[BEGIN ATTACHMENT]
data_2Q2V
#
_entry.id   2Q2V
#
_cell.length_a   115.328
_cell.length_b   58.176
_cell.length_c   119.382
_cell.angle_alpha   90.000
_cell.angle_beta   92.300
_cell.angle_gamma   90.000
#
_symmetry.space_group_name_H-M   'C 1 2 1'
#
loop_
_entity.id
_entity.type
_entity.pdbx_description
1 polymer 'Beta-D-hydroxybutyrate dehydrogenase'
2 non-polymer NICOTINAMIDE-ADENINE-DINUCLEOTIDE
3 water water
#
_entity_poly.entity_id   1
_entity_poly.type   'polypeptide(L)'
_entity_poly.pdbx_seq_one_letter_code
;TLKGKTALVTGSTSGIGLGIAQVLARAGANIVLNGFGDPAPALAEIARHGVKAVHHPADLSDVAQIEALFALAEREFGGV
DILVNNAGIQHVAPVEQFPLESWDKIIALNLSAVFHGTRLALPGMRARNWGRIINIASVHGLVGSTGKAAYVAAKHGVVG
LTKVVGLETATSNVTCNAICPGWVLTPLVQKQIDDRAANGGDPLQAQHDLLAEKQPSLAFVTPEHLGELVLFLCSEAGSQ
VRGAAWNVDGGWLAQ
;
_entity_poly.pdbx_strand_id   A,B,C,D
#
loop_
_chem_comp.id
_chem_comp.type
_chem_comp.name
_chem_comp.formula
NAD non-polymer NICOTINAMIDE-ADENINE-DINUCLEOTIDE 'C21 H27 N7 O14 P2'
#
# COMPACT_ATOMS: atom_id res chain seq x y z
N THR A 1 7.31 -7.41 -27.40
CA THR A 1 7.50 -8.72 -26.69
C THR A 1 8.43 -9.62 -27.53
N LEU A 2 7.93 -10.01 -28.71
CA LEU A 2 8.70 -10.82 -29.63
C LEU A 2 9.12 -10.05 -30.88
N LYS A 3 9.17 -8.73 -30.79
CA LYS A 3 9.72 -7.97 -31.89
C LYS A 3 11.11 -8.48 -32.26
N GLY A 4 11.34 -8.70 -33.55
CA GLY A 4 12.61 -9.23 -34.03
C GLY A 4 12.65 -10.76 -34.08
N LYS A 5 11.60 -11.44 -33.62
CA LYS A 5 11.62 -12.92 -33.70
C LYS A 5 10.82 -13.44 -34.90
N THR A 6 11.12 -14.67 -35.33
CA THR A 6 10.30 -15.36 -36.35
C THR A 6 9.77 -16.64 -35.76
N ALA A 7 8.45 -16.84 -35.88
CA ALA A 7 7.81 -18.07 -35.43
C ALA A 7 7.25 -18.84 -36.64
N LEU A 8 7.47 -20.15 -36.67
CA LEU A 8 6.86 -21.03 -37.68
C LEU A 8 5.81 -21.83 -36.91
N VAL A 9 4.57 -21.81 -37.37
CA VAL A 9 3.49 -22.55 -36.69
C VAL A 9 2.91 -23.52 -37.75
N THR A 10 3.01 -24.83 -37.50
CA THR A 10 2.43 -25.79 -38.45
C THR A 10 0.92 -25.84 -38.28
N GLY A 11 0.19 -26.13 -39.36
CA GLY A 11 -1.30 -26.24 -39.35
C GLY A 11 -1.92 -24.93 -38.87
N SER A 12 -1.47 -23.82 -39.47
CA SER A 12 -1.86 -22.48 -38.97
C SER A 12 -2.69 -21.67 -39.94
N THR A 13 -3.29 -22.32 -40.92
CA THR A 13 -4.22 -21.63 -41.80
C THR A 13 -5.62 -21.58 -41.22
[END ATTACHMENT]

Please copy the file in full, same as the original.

data_2Q2V
#
_entry.id   2Q2V
#
_cell.length_a   115.328
_cell.length_b   58.176
_cell.length_c   119.382
_cell.angle_alpha   90.000
_cell.angle_beta   92.300
_cell.angle_gamma   90.000
#
_symmetry.space_group_name_H-M   'C 1 2 1'
#
loop_
_entity.id
_entity.type
_entity.pdbx_description
1 polymer 'Beta-D-hydroxybutyrate dehydrogenase'
2 non-polymer NICOTINAMIDE-ADENINE-DINUCLEOTIDE
3 water water
#
_entity_poly.entity_id   1
_entity_poly.type   'polypeptide(L)'
_entity_poly.pdbx_seq_one_letter_code
;TLKGKTALVTGSTSGIGLGIAQVLARAGANIVLNGFGDPAPALAEIARHGVKAVHHPADLSDVAQIEALFALAEREFGGV
DILVNNAGIQHVAPVEQFPLESWDKIIALNLSAVFHGTRLALPGMRARNWGRIINIASVHGLVGSTGKAAYVAAKHGVVG
LTKVVGLETATSNVTCNAICPGWVLTPLVQKQIDDRAANGGDPLQAQHDLLAEKQPSLAFVTPEHLGELVLFLCSEAGSQ
VRGAAWNVDGGWLAQ
;
_entity_poly.pdbx_strand_id   A,B,C,D
#
loop_
_chem_comp.id
_chem_comp.type
_chem_comp.name
_chem_comp.formula
NAD non-polymer NICOTINAMIDE-ADENINE-DINUCLEOTIDE 'C21 H27 N7 O14 P2'
#
# COMPACT_ATOMS: atom_id res chain seq x y z
N THR A 1 7.31 -7.41 -27.40
CA THR A 1 7.50 -8.72 -26.69
C THR A 1 8.43 -9.62 -27.53
N LEU A 2 7.93 -10.01 -28.71
CA LEU A 2 8.70 -10.82 -29.63
C LEU A 2 9.12 -10.05 -30.88
N LYS A 3 9.17 -8.73 -30.79
CA LYS A 3 9.72 -7.97 -31.89
C LYS A 3 11.11 -8.48 -32.26
N GLY A 4 11.34 -8.70 -33.55
CA GLY A 4 12.61 -9.23 -34.03
C GLY A 4 12.65 -10.76 -34.08
N LYS A 5 11.60 -11.44 -33.62
CA LYS A 5 11.62 -12.92 -33.70
C LYS A 5 10.82 -13.44 -34.90
N THR A 6 11.12 -14.67 -35.33
CA THR A 6 10.30 -15.36 -36.35
C THR A 6 9.77 -16.64 -35.76
N ALA A 7 8.45 -16.84 -35.88
CA ALA A 7 7.81 -18.07 -35.43
C ALA A 7 7.25 -18.84 -36.64
N LEU A 8 7.47 -20.15 -36.67
CA LEU A 8 6.86 -21.03 -37.68
C LEU A 8 5.81 -21.83 -36.91
N VAL A 9 4.57 -21.81 -37.37
CA VAL A 9 3.49 -22.55 -36.69
C VAL A 9 2.91 -23.52 -37.75
N THR A 10 3.01 -24.83 -37.50
CA THR A 10 2.43 -25.79 -38.45
C THR A 10 0.92 -25.84 -38.28
N GLY A 11 0.19 -26.13 -39.36
CA GLY A 11 -1.30 -26.24 -39.35
C GLY A 11 -1.92 -24.93 -38.87
N SER A 12 -1.47 -23.82 -39.47
CA SER A 12 -1.86 -22.48 -38.97
C SER A 12 -2.69 -21.67 -39.94
N THR A 13 -3.29 -22.32 -40.92
CA THR A 13 -4.22 -21.63 -41.80
C THR A 13 -5.62 -21.58 -41.22